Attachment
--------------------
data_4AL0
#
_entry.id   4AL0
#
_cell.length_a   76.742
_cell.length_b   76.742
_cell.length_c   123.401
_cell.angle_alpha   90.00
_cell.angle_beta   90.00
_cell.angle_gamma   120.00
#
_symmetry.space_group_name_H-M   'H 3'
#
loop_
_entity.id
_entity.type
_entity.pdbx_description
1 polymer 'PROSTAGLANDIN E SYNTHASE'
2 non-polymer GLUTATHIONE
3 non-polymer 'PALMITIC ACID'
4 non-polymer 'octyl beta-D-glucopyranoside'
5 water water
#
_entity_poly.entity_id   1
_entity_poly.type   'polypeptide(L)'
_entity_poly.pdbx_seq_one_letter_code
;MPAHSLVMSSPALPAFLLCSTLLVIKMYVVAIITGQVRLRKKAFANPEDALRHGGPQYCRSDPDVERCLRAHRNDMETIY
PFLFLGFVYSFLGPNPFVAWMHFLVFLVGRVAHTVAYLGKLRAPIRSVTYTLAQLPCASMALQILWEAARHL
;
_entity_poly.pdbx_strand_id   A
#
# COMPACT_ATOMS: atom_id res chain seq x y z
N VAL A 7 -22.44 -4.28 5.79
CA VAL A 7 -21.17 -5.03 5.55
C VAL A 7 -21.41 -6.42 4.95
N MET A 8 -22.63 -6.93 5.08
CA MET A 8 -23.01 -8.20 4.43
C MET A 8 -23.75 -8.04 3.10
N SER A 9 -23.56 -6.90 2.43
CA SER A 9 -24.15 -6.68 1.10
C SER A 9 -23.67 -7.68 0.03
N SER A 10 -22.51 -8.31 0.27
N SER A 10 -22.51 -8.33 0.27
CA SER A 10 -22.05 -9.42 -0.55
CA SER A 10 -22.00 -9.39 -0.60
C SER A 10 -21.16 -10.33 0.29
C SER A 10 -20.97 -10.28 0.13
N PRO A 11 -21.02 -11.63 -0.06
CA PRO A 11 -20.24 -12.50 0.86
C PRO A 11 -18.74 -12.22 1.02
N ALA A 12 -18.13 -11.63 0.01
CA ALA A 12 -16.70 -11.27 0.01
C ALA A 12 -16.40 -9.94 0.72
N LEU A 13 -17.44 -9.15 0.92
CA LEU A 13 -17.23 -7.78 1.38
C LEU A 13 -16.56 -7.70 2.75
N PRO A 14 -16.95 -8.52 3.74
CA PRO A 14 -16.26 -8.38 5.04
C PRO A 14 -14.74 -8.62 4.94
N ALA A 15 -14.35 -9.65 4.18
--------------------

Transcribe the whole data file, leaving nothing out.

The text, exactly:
data_4AL0
#
_entry.id   4AL0
#
_cell.length_a   76.742
_cell.length_b   76.742
_cell.length_c   123.401
_cell.angle_alpha   90.00
_cell.angle_beta   90.00
_cell.angle_gamma   120.00
#
_symmetry.space_group_name_H-M   'H 3'
#
loop_
_entity.id
_entity.type
_entity.pdbx_description
1 polymer 'PROSTAGLANDIN E SYNTHASE'
2 non-polymer GLUTATHIONE
3 non-polymer 'PALMITIC ACID'
4 non-polymer 'octyl beta-D-glucopyranoside'
5 water water
#
_entity_poly.entity_id   1
_entity_poly.type   'polypeptide(L)'
_entity_poly.pdbx_seq_one_letter_code
;MPAHSLVMSSPALPAFLLCSTLLVIKMYVVAIITGQVRLRKKAFANPEDALRHGGPQYCRSDPDVERCLRAHRNDMETIY
PFLFLGFVYSFLGPNPFVAWMHFLVFLVGRVAHTVAYLGKLRAPIRSVTYTLAQLPCASMALQILWEAARHL
;
_entity_poly.pdbx_strand_id   A
#
# COMPACT_ATOMS: atom_id res chain seq x y z
N VAL A 7 -22.44 -4.28 5.79
CA VAL A 7 -21.17 -5.03 5.55
C VAL A 7 -21.41 -6.42 4.95
N MET A 8 -22.63 -6.93 5.08
CA MET A 8 -23.01 -8.20 4.43
C MET A 8 -23.75 -8.04 3.10
N SER A 9 -23.56 -6.90 2.43
CA SER A 9 -24.15 -6.68 1.10
C SER A 9 -23.67 -7.68 0.03
N SER A 10 -22.51 -8.31 0.27
N SER A 10 -22.51 -8.33 0.27
CA SER A 10 -22.05 -9.42 -0.55
CA SER A 10 -22.00 -9.39 -0.60
C SER A 10 -21.16 -10.33 0.29
C SER A 10 -20.97 -10.28 0.13
N PRO A 11 -21.02 -11.63 -0.06
CA PRO A 11 -20.24 -12.50 0.86
C PRO A 11 -18.74 -12.22 1.02
N ALA A 12 -18.13 -11.63 0.01
CA ALA A 12 -16.70 -11.27 0.01
C ALA A 12 -16.40 -9.94 0.72
N LEU A 13 -17.44 -9.15 0.92
CA LEU A 13 -17.23 -7.78 1.38
C LEU A 13 -16.56 -7.70 2.75
N PRO A 14 -16.95 -8.52 3.74
CA PRO A 14 -16.26 -8.38 5.04
C PRO A 14 -14.74 -8.62 4.94
N ALA A 15 -14.35 -9.65 4.18